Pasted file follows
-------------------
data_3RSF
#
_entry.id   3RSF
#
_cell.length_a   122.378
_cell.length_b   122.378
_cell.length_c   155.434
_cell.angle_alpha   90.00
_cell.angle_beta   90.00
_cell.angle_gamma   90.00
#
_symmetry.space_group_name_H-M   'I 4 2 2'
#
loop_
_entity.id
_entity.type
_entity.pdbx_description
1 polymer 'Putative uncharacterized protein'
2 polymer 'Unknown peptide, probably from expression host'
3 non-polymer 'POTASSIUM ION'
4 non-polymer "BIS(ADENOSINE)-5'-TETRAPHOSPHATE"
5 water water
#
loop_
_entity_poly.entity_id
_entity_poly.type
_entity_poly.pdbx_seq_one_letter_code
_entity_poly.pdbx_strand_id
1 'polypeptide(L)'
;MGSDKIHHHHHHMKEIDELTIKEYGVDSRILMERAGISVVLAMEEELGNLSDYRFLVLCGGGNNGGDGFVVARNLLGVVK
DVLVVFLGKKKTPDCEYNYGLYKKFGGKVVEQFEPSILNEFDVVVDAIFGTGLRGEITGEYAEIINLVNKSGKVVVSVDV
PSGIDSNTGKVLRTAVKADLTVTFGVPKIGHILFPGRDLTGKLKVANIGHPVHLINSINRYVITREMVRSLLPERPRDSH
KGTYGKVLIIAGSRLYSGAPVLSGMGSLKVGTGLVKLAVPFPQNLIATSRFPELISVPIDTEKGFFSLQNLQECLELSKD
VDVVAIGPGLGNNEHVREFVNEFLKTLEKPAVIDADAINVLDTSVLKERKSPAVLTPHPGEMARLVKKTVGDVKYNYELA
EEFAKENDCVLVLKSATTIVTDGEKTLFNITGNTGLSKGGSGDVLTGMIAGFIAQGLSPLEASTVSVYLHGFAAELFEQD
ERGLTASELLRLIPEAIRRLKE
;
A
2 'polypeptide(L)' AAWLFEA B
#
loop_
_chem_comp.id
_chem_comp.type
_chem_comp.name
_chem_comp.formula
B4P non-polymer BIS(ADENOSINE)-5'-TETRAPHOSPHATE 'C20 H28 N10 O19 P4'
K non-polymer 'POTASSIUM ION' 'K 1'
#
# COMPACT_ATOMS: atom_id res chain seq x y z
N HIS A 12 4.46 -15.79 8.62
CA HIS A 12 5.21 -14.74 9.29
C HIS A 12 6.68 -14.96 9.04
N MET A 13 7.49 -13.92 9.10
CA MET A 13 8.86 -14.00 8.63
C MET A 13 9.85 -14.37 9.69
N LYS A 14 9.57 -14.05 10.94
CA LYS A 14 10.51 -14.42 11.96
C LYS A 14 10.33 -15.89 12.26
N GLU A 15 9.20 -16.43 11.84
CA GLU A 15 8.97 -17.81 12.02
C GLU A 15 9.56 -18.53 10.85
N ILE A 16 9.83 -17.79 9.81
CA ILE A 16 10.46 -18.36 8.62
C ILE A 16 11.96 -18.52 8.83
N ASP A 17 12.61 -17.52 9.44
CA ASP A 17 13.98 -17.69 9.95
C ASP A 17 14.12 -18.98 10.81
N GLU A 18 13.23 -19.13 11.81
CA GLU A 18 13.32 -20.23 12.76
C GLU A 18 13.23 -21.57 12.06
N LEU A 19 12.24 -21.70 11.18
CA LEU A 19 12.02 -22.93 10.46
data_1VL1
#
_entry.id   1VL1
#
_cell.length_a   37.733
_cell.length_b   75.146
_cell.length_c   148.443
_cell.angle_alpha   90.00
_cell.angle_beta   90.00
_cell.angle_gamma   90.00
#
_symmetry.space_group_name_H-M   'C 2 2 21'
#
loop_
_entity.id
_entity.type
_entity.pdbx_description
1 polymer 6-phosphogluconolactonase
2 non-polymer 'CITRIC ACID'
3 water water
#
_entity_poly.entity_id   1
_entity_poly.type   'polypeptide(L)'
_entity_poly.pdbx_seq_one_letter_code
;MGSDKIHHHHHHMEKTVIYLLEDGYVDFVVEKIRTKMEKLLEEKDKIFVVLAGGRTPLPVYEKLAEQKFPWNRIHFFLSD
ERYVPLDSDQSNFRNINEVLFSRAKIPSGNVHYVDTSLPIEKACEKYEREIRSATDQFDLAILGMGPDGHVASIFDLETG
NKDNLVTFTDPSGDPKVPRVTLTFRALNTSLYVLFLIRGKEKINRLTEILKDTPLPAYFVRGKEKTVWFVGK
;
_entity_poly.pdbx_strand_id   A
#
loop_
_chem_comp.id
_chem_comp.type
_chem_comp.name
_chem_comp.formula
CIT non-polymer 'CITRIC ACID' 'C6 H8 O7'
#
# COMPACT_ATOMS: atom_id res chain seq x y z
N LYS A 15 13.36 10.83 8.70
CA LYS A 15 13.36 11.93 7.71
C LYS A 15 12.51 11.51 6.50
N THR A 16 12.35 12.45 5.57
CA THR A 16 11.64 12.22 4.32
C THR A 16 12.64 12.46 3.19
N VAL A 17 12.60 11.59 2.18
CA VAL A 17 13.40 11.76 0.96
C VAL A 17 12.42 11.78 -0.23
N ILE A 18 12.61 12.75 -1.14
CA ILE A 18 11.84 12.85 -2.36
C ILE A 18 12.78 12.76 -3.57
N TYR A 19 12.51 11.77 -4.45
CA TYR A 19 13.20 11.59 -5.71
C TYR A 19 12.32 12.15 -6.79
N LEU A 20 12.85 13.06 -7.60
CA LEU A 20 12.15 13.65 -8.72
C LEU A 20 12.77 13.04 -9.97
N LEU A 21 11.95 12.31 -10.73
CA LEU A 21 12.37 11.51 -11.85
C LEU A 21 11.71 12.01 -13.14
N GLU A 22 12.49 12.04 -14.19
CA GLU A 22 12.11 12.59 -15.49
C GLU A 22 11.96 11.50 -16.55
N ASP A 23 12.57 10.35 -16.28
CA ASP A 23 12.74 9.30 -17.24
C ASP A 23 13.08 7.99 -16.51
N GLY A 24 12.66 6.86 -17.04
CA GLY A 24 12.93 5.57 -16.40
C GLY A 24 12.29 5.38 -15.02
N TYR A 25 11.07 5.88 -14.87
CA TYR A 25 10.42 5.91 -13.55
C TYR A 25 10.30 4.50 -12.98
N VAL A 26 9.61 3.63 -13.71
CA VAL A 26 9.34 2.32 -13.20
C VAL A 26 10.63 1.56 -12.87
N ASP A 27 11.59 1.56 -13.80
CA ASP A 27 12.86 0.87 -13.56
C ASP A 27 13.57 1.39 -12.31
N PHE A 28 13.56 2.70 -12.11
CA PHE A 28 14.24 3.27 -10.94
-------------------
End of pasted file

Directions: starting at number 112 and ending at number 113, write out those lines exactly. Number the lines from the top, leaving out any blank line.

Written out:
CA LYS A 15 13.36 11.93 7.71
C LYS A 15 12.51 11.51 6.50